Teenage pregnancy prevention program has reverse effect

By Nicole MacKee
Baby simulator programs designed to prevent teenage pregnancy may be associated with more, not less, pregnancies, Australian researchers have found.

In a randomised controlled trial, published in The Lancet, researchers in Western Australian evaluated the impact of the Virtual Infant Parenting (VIP) program on the likelihood of a girl giving birth or experiencing an induced abortion before the age of 20 years.

The six­-day program, which targets girls aged 13 to 15 years, combined education (four educational sessions in small groups, a comprehensive reference workbook and a video documentary of teenage mothers talking about their own experiences) with a weekend of caring for a doll programmed to mimic a baby’s sleeping and feeding patterns.

The researchers randomly assigned 28 schools to deliver the VIP program to 1267 girls, while 29 control schools delivered standard school curriculum health education to 1567 girls.

The researchers found that a higher proportion of girls who had participated in the VIP program recorded at least one pregnancy (17%), compared with girls receiving standard education (11%). After adjusting for potential confounders, the researchers found that the overall risk of pregnancy was higher in the intervention group than the control group (relative risk, 1.36).

Professor Rachel Skinner, Professor of Paediatrics and Child Health at The University of Sydney, said teenage pregnancy was a complex social issue and there was no ‘simple fix’.

‘An intervention that is based around some education and looking after a baby doll ... for the weekend is unlikely to address all of the underlying factors,’ Professor Skinner told Medicine Today.

She said the experience of looking after a baby may resonate with some teenage girls.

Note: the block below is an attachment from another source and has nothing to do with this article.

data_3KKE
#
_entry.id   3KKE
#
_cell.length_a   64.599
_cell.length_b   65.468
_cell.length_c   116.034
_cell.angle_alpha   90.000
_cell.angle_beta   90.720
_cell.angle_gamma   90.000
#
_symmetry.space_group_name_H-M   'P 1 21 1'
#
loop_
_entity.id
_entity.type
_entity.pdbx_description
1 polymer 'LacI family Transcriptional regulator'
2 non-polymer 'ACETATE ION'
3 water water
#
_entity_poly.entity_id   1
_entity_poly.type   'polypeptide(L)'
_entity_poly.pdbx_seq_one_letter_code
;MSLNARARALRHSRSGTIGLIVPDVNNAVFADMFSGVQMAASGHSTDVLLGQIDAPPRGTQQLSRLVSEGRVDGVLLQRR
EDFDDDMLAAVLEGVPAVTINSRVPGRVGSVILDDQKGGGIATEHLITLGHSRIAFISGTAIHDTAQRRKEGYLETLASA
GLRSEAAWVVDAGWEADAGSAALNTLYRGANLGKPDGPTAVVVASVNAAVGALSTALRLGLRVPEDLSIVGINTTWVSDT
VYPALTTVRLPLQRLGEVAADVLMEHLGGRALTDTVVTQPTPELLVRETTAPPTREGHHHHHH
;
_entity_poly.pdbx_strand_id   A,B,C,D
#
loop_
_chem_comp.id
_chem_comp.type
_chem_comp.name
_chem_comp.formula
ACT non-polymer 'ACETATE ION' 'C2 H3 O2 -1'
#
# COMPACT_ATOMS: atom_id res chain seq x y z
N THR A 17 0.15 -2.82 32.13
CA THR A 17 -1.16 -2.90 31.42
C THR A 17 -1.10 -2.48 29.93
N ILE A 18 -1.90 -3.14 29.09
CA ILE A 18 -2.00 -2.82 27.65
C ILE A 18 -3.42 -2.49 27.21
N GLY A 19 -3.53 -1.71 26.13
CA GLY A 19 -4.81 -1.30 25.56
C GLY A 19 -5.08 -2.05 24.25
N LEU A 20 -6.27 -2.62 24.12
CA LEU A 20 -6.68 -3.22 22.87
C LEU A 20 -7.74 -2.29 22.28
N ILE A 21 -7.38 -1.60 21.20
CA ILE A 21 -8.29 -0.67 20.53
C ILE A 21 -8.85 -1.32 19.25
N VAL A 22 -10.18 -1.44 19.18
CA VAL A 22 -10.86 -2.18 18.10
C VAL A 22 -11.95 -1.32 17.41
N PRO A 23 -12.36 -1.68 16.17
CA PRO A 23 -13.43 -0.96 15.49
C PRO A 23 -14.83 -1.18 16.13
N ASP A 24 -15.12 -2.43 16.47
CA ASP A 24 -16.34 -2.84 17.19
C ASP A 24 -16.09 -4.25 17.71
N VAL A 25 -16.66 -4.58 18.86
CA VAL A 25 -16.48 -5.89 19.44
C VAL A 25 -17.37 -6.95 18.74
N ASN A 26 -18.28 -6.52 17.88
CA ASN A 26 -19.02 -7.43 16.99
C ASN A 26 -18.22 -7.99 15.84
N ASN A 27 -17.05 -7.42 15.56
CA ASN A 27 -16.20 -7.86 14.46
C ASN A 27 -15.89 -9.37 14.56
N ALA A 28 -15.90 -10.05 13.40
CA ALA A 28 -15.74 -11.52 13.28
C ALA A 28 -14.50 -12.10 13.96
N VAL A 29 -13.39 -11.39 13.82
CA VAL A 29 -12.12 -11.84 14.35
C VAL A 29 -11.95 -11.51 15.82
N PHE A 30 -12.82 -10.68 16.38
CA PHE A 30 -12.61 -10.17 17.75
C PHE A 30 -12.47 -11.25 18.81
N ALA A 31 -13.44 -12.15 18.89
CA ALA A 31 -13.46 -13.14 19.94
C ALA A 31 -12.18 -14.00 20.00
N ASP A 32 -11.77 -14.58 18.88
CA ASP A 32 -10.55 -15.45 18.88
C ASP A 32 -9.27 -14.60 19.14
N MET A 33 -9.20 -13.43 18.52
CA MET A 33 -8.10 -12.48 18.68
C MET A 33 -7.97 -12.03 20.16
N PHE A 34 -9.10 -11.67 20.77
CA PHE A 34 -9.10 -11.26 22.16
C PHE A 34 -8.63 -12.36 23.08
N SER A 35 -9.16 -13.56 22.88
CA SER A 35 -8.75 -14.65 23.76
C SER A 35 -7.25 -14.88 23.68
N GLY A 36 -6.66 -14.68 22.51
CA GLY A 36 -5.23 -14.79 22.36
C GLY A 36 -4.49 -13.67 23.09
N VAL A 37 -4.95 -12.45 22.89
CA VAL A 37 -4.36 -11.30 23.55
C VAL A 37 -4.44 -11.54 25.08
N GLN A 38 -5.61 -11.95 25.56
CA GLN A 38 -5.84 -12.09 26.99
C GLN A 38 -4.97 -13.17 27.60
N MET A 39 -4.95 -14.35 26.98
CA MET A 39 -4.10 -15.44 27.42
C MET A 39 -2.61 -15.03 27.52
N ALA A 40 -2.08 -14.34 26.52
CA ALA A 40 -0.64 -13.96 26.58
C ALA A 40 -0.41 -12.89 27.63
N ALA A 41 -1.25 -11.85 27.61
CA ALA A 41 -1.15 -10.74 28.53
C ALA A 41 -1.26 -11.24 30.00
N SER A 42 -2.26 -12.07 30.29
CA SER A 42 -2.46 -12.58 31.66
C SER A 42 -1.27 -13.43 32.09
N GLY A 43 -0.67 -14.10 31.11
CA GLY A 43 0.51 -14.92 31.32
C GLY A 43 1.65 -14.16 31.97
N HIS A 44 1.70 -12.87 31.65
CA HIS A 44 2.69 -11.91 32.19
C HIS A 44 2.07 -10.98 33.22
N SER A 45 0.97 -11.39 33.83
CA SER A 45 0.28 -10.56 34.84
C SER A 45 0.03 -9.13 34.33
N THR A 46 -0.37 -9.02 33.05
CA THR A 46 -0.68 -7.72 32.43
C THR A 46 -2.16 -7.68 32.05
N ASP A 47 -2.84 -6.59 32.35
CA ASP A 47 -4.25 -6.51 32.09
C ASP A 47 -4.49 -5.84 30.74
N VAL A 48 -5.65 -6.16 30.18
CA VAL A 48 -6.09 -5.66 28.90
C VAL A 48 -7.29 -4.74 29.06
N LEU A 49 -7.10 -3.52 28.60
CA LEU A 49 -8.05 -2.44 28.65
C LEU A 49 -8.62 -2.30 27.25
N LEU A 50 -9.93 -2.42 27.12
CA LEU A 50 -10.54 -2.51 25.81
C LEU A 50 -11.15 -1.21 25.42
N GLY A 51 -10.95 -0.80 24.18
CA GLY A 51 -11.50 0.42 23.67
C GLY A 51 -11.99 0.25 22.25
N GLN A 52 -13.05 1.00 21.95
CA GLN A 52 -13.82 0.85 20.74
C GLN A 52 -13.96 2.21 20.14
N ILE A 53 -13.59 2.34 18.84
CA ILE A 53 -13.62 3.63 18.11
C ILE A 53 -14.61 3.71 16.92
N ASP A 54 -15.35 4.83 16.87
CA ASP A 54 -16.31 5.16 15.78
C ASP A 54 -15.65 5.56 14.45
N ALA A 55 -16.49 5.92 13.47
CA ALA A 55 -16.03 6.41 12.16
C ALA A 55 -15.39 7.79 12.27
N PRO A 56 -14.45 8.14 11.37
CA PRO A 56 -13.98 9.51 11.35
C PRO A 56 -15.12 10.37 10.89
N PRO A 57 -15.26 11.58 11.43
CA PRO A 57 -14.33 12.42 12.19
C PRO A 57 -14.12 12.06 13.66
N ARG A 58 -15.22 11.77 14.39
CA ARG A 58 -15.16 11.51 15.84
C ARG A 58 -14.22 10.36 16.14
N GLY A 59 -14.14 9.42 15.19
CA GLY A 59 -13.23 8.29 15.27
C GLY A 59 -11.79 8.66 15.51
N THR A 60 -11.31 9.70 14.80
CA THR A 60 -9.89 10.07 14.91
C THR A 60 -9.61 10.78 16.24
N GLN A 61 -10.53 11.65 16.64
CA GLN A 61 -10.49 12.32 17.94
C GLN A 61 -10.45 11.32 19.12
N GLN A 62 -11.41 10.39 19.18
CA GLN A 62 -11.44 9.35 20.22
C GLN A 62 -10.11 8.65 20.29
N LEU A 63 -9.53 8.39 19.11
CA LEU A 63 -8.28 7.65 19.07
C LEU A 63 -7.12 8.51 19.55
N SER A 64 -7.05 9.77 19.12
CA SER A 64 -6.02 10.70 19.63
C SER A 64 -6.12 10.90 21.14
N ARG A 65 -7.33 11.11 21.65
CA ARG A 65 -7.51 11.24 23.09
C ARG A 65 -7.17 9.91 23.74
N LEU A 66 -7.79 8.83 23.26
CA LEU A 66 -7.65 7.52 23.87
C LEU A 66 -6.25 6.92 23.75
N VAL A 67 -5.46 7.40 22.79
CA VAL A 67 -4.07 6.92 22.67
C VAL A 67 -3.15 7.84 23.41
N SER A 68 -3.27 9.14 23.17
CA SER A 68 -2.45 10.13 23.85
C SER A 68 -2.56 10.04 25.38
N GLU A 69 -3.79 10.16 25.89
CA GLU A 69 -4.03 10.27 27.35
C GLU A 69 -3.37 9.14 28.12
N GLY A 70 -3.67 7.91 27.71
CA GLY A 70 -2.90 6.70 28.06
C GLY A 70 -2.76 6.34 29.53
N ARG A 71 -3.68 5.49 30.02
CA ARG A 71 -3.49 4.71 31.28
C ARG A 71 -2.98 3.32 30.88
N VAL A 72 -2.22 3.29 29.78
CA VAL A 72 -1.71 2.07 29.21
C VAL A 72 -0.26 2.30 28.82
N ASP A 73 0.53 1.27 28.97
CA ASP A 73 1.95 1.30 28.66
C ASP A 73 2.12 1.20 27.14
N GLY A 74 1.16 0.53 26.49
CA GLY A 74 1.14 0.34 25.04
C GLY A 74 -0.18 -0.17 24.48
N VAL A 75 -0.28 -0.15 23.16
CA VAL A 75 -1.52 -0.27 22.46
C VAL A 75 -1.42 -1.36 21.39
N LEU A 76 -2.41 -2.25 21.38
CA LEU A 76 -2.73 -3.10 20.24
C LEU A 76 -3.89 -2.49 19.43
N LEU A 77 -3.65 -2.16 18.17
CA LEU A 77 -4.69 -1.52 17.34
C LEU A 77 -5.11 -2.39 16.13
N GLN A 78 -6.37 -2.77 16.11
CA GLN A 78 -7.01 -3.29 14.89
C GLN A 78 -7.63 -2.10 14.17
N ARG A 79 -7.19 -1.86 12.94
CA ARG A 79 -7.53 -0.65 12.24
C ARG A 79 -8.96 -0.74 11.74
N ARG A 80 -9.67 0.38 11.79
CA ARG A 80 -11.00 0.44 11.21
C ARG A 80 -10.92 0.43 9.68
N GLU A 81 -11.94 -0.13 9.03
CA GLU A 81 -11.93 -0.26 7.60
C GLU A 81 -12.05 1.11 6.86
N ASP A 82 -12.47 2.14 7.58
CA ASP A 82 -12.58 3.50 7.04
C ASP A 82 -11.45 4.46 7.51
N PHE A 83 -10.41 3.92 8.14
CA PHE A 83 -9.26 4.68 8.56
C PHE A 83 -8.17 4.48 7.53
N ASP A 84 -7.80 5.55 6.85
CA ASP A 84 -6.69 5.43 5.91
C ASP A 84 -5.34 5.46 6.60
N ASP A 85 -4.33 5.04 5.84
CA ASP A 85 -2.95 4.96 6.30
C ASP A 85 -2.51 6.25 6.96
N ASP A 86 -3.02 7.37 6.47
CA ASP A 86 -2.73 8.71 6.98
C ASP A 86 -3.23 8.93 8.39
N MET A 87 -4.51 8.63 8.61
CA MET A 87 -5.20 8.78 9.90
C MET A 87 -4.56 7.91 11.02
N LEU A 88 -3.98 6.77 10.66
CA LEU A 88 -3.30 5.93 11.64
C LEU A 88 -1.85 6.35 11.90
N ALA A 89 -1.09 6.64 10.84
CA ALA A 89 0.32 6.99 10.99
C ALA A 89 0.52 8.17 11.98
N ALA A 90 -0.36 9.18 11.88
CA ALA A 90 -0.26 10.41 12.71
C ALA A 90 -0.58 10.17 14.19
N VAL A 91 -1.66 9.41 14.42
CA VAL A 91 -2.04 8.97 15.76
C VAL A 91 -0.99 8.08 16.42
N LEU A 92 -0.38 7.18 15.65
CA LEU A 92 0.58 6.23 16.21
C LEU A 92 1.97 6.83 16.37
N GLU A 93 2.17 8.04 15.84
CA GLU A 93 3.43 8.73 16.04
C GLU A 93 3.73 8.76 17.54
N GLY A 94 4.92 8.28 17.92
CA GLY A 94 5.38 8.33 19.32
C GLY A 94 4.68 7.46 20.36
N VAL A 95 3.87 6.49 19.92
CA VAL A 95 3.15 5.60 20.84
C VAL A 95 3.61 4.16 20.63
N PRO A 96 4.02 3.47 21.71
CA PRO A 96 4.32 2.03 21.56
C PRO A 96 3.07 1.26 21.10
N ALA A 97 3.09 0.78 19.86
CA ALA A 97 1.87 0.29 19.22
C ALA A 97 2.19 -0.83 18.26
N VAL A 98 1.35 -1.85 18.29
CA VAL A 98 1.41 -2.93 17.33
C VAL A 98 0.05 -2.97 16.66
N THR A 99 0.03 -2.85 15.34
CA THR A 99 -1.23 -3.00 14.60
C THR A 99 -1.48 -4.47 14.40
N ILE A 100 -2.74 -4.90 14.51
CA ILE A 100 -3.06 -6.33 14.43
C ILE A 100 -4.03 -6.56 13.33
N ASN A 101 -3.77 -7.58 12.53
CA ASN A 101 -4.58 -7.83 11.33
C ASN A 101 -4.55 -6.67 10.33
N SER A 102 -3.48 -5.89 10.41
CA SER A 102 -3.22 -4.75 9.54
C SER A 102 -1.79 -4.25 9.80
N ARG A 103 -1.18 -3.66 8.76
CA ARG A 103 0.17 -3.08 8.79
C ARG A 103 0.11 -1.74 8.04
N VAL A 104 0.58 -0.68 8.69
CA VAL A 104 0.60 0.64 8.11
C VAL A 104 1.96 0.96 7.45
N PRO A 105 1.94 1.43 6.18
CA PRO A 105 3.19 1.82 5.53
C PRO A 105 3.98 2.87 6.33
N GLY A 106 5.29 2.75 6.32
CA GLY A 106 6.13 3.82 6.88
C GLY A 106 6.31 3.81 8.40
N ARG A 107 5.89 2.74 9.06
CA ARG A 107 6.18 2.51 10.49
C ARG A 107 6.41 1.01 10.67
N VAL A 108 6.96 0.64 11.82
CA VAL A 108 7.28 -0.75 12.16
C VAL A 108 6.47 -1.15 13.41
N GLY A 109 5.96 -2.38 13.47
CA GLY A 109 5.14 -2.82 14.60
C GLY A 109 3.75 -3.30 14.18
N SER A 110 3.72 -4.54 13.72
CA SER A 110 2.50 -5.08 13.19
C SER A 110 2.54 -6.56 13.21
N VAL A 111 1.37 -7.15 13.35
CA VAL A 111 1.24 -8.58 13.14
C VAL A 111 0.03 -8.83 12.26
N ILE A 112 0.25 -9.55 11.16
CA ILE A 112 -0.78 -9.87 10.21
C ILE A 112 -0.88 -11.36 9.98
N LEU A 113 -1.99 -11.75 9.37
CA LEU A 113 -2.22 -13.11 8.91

‘The kids at risk of having a teenage birth are often quite vulnerable. They come from a lower socioeconomic environment where they may have experienced some form of hardship. They are often not good at school, and their longer term prospects may be limited,’ she said. ‘Experiencing what it might be like to have a baby might have affected them in a positive way, rather than in a negative way.’

Professor Skinner said the teenage birth rate in Australia had been steadily declining for the past 15 years and was currently about 13 per 1000 across Australia, which was not concerning. But there were pockets in Australia, particularly among Indigenous and disadvantaged communities, where the rate was up to seven times higher, she said.

Professor Skinner also pointed to a decade­-long multifactorial program in the UK that had halved the teenage pregnancy rate in some regions by addressing social, health and educational factors (Lancet 2016; 388: 586-­595). She said a targeted initiative along these lines could be employed in areas in Australia with higher teenage pregnancy rates. But, she added, evaluation of any strategy was crucial. ‘Some­ times these well­-intentioned strategies have a perverse effect.’
Lancet 2016; doi: 10.1016/S0140-6736(16)30384-1.

Picture credit: © KatarzynaBialasiewicz/iStockphoto. Model used for illustrative purposes only.